Lebanon reaches deal to end Beirut trash crisis

Lebanese cabinet ministers have agreed on a plan to end trash crisis that has plagued capital city for over a month

Photo by: Reuters
Photo by: Reuters

Lebanon’s Agriculture Minister Akram Shehayeb has announced the country’s cabinet has reached a deal on ending the trash crisis that has brought life in the capital Beirut to a standstill.

"Tonight the cabinet approved a path out of the crisis," Shehayeb said, six hours after ministers came together for an emergency meeting on Wednesday.

The shutting down in July of the capital's main landfill site Naameh, which only had the capacity to receive 2 million tons of waste but had instead taken in over 15 million tons, caused huge amounts of rubbish to mount across Beirut.

Lebanon's Prime Minister Tammam Salam heads an emergency cabinet session at the government palace in downtown Beirut

Garbage has since been been piling up in the streets, triggering anti-government protests and raising health concerns. Worries were also growing over contamination should the crisis linger into the upcoming rainy season.

Protests organised by the “You Stink” movement brought thousands from all walks of life onto the streets of Beirut demanding the government solve the problem immediately.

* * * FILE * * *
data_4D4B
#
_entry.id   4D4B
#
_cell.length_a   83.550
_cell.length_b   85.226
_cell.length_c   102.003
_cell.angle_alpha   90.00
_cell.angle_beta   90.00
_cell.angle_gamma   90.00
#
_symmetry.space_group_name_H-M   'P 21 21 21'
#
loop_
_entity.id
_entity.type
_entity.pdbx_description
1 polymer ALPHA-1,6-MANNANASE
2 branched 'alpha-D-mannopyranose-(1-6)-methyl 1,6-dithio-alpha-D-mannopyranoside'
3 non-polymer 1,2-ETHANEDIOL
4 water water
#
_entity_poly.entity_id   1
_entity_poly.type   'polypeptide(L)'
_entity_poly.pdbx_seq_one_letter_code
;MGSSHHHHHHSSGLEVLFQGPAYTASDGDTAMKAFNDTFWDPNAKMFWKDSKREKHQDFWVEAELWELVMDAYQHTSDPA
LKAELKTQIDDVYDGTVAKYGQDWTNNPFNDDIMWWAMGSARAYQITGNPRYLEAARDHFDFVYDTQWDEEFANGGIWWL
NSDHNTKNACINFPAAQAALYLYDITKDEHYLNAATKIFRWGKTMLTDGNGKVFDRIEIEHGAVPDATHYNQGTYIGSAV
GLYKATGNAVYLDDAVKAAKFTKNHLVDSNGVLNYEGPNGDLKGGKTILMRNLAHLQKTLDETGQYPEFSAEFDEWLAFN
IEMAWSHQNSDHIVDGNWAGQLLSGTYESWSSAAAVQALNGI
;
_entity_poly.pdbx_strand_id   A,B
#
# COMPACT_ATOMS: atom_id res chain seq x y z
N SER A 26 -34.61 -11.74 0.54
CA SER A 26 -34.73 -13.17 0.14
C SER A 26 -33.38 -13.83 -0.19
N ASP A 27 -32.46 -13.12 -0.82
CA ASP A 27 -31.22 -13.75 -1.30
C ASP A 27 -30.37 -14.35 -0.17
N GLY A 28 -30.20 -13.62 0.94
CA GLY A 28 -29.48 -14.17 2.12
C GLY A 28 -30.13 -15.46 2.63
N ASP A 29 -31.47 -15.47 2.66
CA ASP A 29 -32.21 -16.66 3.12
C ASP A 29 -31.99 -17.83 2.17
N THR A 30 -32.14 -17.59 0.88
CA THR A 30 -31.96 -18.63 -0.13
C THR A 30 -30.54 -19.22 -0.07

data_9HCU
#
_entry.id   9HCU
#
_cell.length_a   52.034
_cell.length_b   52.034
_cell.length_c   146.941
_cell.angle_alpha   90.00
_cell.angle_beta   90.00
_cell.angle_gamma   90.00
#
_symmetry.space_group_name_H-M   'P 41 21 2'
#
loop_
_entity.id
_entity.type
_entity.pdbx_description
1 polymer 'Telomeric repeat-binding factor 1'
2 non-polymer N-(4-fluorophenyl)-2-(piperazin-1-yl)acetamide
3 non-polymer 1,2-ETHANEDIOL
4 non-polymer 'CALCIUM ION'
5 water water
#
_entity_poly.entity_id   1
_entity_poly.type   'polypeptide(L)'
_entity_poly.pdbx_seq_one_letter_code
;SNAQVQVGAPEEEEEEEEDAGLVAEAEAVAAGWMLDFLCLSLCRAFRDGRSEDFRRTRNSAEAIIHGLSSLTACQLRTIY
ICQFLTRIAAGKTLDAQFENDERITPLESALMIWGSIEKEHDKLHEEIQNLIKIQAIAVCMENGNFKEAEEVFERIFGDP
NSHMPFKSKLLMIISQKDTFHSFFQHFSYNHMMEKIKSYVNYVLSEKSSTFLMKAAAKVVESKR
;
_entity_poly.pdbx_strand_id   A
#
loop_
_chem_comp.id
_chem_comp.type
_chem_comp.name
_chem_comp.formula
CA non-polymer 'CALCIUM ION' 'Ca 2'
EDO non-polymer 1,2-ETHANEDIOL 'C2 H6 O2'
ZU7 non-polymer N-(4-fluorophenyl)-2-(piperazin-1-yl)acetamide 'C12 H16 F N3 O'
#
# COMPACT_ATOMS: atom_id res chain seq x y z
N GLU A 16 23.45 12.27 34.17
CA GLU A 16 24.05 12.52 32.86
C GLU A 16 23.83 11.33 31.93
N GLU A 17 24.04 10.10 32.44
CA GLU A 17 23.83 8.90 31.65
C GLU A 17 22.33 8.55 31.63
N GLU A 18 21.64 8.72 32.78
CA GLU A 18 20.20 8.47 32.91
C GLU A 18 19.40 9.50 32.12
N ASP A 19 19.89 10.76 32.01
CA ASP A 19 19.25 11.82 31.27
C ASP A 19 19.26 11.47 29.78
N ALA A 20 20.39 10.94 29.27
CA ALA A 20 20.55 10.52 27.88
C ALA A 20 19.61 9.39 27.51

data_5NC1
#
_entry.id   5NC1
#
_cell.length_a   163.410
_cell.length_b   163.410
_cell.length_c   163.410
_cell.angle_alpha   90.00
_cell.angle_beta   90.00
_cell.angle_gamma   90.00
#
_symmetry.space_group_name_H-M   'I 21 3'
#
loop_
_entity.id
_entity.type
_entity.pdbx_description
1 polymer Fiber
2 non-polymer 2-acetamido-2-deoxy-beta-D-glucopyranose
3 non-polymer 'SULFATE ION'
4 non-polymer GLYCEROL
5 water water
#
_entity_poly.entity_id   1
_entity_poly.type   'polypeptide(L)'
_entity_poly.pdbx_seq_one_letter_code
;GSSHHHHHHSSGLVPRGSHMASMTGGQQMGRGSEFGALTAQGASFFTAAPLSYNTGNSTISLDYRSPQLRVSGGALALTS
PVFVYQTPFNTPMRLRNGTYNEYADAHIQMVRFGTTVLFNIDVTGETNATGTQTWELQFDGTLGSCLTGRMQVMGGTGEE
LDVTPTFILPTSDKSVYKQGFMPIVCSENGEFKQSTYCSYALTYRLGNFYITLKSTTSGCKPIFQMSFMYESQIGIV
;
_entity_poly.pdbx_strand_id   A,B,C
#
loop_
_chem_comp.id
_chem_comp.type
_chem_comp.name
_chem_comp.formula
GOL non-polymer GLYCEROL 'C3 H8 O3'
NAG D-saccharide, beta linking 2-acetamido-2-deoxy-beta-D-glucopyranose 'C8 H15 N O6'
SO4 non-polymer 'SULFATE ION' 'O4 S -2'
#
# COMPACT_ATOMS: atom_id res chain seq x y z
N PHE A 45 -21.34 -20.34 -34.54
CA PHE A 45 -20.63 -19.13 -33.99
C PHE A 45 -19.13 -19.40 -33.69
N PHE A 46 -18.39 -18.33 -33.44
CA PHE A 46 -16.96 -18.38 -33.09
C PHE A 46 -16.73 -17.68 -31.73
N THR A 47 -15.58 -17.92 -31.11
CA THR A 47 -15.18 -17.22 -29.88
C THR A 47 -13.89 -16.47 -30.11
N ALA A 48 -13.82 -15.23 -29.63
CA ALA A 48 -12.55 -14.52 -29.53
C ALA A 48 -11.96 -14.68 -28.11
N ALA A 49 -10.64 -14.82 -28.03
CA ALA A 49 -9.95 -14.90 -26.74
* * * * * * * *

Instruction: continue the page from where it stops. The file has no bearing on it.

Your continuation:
Despite a major sandstorm currently hitting the Lebanese capital, protesters came out again on Wednesday to demonstrate their anger. The cars of politicians were pelted with eggs by protesters as they turned up and left the meeting at the parliament building.

Lebanese protesters pelt politicians' vehicles with eggs

After the meeting, Shehayeb said the cabinet had agreed to some of the demands of the protesters.

From now on, waste management will be localised with municipalities taking more responsibility, Shehayeb said.

The Naameh landfill will be reopened temporarily for one week in order to dispose of trash already piled up on the streets of Beirut while two existing sites are transformed into sanitary landfills that can store waste for over a year.

Another landfill outside Beirut and a waste treatment plant in southern Sidon will also be used to help deal with the problem.

Although activists have not officially responded to the plans, Shehayeb insisted they were consulted when plans were being drawn up.

TRTWorld and agencies